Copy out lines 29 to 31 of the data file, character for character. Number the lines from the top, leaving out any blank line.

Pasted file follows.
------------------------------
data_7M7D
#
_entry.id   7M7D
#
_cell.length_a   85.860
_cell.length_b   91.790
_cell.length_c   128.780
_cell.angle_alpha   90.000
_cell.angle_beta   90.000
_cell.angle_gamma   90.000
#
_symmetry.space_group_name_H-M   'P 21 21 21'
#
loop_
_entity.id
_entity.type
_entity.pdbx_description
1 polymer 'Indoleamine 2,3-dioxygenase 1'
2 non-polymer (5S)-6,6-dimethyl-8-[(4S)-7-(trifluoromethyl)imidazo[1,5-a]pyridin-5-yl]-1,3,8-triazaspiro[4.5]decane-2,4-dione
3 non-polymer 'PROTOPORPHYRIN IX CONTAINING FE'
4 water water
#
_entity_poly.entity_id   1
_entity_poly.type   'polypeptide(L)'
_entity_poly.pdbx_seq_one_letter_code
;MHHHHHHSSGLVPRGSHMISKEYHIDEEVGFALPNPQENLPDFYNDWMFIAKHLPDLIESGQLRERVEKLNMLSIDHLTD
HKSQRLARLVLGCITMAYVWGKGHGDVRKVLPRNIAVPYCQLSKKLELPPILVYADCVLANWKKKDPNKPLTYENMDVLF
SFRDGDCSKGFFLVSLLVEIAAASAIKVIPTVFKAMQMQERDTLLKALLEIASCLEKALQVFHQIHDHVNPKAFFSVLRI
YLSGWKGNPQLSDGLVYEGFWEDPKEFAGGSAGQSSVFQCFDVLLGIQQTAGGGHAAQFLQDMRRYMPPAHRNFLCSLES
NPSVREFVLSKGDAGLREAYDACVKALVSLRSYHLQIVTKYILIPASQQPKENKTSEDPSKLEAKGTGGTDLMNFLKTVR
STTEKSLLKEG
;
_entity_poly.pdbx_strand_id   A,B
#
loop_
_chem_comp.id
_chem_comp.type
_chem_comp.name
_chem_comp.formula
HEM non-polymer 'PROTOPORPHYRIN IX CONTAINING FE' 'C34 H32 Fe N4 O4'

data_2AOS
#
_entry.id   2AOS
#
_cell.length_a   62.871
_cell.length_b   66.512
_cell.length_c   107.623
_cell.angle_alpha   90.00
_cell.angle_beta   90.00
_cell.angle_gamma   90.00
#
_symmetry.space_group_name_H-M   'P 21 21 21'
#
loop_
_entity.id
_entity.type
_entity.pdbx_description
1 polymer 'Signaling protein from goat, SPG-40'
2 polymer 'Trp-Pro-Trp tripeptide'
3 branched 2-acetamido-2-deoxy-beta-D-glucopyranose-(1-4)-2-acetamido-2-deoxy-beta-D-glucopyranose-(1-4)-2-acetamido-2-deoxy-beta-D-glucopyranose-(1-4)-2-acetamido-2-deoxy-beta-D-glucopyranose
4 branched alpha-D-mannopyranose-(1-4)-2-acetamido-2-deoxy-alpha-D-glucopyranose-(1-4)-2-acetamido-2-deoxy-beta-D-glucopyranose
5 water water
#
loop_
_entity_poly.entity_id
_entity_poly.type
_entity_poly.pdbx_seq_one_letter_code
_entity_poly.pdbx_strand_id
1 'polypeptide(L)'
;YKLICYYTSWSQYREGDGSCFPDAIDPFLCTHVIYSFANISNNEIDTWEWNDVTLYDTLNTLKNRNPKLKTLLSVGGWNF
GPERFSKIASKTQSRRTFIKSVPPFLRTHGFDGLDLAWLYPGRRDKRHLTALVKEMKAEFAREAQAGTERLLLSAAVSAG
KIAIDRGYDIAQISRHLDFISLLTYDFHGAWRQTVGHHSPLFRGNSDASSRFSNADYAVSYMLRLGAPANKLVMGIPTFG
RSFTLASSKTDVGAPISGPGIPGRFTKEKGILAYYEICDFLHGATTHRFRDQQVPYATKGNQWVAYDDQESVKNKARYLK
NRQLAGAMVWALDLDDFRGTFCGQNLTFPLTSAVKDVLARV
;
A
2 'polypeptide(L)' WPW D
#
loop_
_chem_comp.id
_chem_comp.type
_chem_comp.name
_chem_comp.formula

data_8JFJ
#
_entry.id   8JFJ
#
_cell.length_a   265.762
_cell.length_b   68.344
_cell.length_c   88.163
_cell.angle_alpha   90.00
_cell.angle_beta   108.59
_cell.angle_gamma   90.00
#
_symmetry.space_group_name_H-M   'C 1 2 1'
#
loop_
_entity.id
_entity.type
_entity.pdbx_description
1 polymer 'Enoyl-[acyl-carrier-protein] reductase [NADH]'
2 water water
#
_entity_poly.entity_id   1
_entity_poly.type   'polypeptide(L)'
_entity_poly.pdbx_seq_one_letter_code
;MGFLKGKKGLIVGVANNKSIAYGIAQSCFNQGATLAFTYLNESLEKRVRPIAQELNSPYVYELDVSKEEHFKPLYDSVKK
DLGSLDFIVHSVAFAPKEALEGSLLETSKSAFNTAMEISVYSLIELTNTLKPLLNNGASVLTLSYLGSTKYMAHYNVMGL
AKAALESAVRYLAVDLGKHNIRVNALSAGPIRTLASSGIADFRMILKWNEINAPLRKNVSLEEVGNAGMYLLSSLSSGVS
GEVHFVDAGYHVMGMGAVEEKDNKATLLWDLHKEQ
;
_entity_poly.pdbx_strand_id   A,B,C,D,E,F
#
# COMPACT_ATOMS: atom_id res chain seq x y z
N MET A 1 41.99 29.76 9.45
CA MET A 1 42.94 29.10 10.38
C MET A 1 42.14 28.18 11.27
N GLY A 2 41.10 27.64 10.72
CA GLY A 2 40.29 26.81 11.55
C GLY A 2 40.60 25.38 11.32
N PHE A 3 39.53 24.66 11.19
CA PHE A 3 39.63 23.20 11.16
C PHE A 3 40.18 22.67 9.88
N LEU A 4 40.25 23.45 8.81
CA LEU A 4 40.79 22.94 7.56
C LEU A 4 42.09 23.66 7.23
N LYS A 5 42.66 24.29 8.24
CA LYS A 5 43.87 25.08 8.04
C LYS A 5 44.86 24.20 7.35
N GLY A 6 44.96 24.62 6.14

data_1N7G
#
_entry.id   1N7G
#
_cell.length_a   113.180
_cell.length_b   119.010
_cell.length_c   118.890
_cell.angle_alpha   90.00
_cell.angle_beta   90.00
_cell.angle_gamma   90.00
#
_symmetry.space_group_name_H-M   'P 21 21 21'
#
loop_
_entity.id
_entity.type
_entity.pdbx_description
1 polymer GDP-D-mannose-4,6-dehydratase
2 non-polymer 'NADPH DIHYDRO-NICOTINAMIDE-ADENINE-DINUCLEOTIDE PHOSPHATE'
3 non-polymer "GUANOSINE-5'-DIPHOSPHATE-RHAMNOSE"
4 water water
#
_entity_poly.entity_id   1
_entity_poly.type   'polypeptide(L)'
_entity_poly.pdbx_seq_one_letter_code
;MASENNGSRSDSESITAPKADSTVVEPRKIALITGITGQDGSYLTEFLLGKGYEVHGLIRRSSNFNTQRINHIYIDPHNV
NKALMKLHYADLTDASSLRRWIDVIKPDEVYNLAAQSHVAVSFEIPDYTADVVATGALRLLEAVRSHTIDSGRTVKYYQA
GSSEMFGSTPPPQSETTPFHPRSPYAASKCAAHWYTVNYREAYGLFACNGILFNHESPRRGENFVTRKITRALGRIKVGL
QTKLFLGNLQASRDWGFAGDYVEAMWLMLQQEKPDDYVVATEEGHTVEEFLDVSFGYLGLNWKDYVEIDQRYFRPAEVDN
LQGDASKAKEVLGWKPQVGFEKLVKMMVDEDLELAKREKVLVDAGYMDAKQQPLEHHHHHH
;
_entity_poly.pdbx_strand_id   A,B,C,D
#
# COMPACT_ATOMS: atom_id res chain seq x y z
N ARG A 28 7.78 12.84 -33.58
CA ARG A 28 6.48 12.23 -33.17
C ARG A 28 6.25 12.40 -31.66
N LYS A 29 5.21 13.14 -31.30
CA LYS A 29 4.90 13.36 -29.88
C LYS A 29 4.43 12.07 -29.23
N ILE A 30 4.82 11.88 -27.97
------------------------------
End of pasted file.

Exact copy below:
YLSGWKGNPQLSDGLVYEGFWEDPKEFAGGSAGQSSVFQCFDVLLGIQQTAGGGHAAQFLQDMRRYMPPAHRNFLCSLES
NPSVREFVLSKGDAGLREAYDACVKALVSLRSYHLQIVTKYILIPASQQPKENKTSEDPSKLEAKGTGGTDLMNFLKTVR
STTEKSLLKEG